Christopher Shaddock believes in the importance of forward motion and has learned not to let obstacles derail him.
A self-described “late, late bloomer,” Shaddock has followed a winding path toward his degree.
He had worked jobs in radio and food service when he decided, at age 28, to enlist in the U.S. Army (he celebrated his 29th birthday in basic training).
“I always like a challenge,” he recalled. “I get bored.”
Shaddock spent eight years in active duty for the Army, including assignments in Kentucky and Germany before his reactivation following the terror attacks of 9/11 led to deployments to Iraq and Kuwait.
Following his discharge, Shaddock continued seeing the world. He lived for 11 years in Iceland, where his then-wife was from, and eventually moved back to the U.S.
I kept going despite wanting to give up, and a few times I almost did.
A tinkerer since his youth, Shaddock began studying automotive technology and applied science at Mount Wachusett Community College, where he graduated in 2020. In the midst of his studies, he was diagnosed with Stage 4 prostate cancer.
He endured two surgeries, a year of hormone therapy, and 45 daily sessions of radiation treatment, all at the height of the COVID pandemic.
“I could have stopped, but I knew I had to keep going,” he said. “I kept going despite wanting to give up, and a few times I almost did.”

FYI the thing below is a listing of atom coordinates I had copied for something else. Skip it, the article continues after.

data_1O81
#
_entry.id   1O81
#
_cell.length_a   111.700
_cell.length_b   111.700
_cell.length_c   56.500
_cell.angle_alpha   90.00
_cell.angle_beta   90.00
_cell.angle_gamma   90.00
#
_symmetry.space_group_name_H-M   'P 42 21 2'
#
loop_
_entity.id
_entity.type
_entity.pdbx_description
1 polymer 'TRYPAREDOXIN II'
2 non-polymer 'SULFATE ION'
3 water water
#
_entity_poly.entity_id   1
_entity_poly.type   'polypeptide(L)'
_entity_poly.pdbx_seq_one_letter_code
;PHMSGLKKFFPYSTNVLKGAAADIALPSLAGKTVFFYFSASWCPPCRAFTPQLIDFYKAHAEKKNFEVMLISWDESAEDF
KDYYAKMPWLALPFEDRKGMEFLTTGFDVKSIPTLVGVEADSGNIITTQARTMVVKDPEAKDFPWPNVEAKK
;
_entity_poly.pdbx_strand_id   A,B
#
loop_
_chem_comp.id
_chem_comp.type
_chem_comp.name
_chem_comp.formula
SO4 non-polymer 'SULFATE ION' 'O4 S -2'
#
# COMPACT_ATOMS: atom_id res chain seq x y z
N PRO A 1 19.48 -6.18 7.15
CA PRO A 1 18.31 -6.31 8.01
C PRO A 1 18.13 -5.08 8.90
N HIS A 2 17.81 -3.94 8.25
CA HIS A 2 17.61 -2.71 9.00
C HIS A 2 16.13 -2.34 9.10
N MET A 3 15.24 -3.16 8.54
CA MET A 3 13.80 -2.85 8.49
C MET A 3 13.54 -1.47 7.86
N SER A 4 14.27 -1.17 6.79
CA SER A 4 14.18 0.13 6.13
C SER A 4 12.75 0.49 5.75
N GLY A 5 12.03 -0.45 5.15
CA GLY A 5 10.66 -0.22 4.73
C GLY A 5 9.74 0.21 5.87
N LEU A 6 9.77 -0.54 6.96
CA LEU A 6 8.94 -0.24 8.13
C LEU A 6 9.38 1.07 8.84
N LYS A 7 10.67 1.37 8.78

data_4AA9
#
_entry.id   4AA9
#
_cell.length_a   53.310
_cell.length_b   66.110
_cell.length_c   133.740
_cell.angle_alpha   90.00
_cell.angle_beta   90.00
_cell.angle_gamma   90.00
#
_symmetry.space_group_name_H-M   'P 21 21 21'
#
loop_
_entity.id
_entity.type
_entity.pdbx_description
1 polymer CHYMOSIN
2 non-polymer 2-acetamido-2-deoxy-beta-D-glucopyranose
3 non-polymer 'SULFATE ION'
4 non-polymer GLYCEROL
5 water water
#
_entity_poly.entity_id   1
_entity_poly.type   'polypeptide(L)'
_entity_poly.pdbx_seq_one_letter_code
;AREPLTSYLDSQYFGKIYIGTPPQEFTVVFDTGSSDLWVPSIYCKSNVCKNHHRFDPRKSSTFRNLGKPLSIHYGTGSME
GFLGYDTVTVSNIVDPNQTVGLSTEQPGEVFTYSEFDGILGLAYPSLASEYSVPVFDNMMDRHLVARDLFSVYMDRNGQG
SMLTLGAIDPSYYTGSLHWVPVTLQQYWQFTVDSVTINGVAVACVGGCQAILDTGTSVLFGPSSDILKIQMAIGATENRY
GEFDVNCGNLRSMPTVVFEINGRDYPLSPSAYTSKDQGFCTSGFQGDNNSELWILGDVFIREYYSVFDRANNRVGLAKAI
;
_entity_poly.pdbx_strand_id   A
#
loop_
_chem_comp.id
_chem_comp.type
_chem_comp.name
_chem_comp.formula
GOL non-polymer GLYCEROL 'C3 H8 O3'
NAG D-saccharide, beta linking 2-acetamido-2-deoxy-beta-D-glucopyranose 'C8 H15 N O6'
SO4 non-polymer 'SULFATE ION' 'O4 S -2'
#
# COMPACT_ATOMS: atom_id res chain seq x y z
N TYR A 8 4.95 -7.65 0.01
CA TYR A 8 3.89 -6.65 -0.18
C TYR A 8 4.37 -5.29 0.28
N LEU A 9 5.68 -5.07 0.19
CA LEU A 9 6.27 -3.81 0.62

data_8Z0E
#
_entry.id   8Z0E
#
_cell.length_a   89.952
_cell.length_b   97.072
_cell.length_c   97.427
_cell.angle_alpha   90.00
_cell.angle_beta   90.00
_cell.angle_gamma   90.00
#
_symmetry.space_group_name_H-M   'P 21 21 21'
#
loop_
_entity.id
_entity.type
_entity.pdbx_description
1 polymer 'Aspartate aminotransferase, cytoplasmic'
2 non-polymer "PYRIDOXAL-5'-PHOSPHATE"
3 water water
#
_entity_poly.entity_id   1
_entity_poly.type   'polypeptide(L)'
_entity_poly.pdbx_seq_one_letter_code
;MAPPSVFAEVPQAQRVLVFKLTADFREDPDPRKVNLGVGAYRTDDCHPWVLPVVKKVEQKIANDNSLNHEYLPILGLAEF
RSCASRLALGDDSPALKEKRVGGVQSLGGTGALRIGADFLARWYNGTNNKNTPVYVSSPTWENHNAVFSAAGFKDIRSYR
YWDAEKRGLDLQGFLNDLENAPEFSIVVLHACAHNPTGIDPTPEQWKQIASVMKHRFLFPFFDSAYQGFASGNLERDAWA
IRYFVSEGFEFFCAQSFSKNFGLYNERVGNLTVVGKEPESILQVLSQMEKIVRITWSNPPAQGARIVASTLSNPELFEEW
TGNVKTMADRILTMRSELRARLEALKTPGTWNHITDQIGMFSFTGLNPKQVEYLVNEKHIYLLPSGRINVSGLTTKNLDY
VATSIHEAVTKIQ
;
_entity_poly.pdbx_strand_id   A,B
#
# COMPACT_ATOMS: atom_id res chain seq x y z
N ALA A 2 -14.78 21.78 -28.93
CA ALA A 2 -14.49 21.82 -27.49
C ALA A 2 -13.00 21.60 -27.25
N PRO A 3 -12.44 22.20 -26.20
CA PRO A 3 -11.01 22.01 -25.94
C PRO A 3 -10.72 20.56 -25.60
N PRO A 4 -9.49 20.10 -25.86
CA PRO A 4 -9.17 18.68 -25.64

Shaddock, who is also in recovery from addiction, found himself balancing multiple challenges. Rather than retreat, however, he refocused. He transferred to Fitchburg State, looking for a way to channel his experience and attitude into a meaningful career.
“Ultimately I want to use my cancer experience, and being in recovery, and being a veteran, to help others,” Shaddock said. “I want to have methods other than just prescribing a drug to help people deal with their issues.”
He credits faculty at Fitchburg State for keeping him on his path. “My professors have been supportive throughout this fight,” Shaddock said, expressing gratitude for the grace he was shown when missing classes for cancer treatments. “I still suffer many side effects, and it is a struggle, but I shall continue to accomplish my goals.”
This winter, Shaddock expects to complete his bachelor’s degree in interdisciplinary studies, with a minor in human services and another minor in music performance.
The music program was an unexpected development for Shaddock, who had played piano and guitar as a child. He attended a forum on the university’s music minor in 2022, and was encouraged to join the jazz band, where all levels of ability are encouraged.
“It makes me feel good, the rhythm of strumming a guitar and finding a song and learning how to play it,” he said. “It’s an accomplishment. Learning something that’s really outside my comfort zone, I’m used to that.”
His cancer is in remission, and he looks to his sister as an inspiration for the way she fought her own diagnosis and started a nationally-recognized business - Coils to Locs - that supports women of color navigating medical hair loss.
Shaddock’s own journey is far from over. After he graduates later this year, he plans to enroll in Fitchburg State’s master’s program in clinical mental health counseling.
“I’m just going to keep moving.”